Forest Fires of May/June 1890

During early May, 1890 there were fires “everywhere” in Wisconsin and Minnesota.

08 May 1890, 6 – Minneapolis Messenger at Newspapers.com

This week in 1890, there were large fires on both sides of the Rio Grande in Colorado and New Mexico.

21 Jun 1890, Page 6 – San Francisco Chronicle at Newspapers.com

Spokane Falls Daily Chronicle – Google News Archive Search

The burn area from the 1890 fires in the Sangre de Cristo Mountains north of Santa Fe are now some of the largest and most spectacular Aspen forests anywhere.

Ten years ago this week was the official largest fire on record in New Mexico, which burned west of Los Alamos. According to the press it burned up the ski area, which was where Dean Cummings learned to ski.

Las Conchas Fire in New Mexico Burns Pajarito Ski Resort | Dean Cummings’ Home Ski Resort | Unofficial Networks

I was just up there two days ago, and the ski area is fine, with luxuriant Aspen and Locust forest filling in the burn area.

The skier himself is not doing so well however.

Dean Cummings extreme: A jailhouse interview with ski pioneer, accused murderer – Real Vail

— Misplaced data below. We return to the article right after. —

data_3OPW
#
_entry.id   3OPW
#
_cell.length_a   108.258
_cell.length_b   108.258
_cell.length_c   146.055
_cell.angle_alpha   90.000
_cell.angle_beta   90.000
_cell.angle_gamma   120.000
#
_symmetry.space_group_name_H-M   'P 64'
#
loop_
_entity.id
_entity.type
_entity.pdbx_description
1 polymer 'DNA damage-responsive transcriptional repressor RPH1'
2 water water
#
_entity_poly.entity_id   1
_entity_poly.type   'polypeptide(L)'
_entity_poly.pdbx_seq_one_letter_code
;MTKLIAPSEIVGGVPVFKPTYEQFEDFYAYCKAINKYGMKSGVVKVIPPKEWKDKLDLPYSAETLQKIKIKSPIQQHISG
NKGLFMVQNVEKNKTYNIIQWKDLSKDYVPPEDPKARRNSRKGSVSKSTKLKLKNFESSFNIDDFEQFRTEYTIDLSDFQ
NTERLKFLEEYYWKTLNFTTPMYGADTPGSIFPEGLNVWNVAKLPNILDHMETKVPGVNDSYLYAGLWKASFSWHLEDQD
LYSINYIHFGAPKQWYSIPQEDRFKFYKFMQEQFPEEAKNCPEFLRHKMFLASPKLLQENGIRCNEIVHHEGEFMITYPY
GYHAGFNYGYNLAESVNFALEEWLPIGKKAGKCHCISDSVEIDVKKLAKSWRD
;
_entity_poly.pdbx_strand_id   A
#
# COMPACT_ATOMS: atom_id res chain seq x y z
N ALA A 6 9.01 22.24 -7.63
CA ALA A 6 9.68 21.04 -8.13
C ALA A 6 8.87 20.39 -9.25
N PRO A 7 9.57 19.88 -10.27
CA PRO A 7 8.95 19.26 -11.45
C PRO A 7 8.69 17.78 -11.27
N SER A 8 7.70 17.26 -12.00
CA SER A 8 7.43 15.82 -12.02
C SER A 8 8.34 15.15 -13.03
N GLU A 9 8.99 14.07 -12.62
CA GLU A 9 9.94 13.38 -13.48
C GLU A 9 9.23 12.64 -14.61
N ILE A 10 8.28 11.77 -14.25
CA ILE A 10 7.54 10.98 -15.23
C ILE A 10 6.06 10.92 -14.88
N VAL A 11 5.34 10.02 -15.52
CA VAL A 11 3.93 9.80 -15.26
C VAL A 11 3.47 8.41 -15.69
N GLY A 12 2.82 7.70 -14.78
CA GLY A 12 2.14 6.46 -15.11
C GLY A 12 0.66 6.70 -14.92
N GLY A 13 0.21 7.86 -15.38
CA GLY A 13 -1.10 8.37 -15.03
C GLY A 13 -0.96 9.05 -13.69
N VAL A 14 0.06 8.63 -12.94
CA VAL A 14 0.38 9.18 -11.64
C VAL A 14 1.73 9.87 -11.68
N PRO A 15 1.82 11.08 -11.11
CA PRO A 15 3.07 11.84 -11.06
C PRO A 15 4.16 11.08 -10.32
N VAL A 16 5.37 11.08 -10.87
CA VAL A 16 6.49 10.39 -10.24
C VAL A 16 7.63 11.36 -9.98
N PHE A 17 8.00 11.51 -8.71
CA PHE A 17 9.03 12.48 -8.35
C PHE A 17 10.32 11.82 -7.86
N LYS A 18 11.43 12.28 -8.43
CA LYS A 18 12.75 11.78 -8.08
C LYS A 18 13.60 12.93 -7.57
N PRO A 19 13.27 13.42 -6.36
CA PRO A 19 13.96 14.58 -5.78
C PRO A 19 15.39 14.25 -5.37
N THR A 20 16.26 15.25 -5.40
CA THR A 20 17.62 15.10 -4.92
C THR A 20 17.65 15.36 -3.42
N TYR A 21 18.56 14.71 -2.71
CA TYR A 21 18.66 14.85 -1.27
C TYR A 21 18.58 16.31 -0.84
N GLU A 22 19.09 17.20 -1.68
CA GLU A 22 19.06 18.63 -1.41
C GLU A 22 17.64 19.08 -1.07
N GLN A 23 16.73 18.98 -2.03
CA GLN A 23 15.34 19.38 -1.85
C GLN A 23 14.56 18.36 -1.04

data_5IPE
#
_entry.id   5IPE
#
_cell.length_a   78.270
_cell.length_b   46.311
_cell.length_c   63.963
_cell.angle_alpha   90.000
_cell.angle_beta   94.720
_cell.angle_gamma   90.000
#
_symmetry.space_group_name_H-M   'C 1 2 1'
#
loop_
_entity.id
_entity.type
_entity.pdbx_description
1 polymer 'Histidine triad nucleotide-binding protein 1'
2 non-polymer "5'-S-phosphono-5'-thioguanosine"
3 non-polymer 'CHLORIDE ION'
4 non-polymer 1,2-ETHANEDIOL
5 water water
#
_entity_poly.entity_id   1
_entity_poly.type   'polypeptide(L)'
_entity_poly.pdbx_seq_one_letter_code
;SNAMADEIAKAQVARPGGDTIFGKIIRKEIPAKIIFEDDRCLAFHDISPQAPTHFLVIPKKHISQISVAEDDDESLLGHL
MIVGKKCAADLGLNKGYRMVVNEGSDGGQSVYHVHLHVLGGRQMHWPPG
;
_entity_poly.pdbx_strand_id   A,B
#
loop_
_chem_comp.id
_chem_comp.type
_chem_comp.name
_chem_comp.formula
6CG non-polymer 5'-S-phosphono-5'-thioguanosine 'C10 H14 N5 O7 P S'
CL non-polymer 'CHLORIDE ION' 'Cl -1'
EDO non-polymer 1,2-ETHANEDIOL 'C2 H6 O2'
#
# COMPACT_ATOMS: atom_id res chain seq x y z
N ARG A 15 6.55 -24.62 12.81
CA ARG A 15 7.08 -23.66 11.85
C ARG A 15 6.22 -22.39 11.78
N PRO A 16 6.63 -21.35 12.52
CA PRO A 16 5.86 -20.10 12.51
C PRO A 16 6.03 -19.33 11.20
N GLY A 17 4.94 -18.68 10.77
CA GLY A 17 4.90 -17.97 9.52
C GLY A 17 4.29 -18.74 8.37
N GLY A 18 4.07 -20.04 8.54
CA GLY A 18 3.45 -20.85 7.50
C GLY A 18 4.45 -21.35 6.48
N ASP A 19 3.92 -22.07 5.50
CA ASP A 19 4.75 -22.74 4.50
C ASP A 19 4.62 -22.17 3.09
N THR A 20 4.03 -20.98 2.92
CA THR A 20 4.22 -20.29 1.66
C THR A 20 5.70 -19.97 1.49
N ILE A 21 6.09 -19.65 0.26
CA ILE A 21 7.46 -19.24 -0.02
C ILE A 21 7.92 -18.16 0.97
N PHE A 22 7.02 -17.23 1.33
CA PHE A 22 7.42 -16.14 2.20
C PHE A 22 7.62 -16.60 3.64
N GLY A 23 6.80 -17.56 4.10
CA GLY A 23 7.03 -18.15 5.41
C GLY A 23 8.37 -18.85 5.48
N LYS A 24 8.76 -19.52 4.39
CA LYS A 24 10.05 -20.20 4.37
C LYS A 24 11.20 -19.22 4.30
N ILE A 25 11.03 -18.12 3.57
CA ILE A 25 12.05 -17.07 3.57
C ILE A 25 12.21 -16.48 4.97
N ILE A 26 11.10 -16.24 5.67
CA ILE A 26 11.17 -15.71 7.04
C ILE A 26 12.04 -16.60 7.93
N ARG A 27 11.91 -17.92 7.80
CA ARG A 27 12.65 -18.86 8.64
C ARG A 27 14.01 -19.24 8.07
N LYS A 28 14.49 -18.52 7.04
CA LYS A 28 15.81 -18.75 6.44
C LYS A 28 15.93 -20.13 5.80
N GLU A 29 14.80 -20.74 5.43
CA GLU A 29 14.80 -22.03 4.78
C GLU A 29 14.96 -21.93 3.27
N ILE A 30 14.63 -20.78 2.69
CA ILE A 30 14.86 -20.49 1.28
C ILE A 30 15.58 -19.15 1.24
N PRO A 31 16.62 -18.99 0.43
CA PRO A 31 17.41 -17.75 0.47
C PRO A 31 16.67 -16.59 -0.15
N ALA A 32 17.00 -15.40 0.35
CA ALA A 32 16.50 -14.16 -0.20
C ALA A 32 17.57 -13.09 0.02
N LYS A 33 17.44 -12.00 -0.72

A lot of people moved to New Mexico during the 1980s, which was the wettest decade of the last 2,500 years – and determined from their broad experience that was the normal climate of the state.

OliverHarleyMaxwell19-April30-2500Yrs-HydroClimateVar-NewMexico

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3 Responses to Forest Fires of May/June 1890

  1. Joe in Wyo says:

    Wow. The Dean Cummings stories were pretty hard to read…
    I was in college at UW back in the day when Doug C, Alex L and Dean C were the people we wanted to emulate as we were learning to backcountry ski above Centennial….
    Thanks for posting Tony as I would never have known otherwise……
    Keep up the good work and happy anniversary to you and yours…..

  2. tom0mason says:

    You’re making it far too complex and difficult! It’s like this —
    Cold period are weather effects.
    Hot periods, drought, and deluges (no matter how short) are evidence of ‘anthropological climate change’.
    Simple really.

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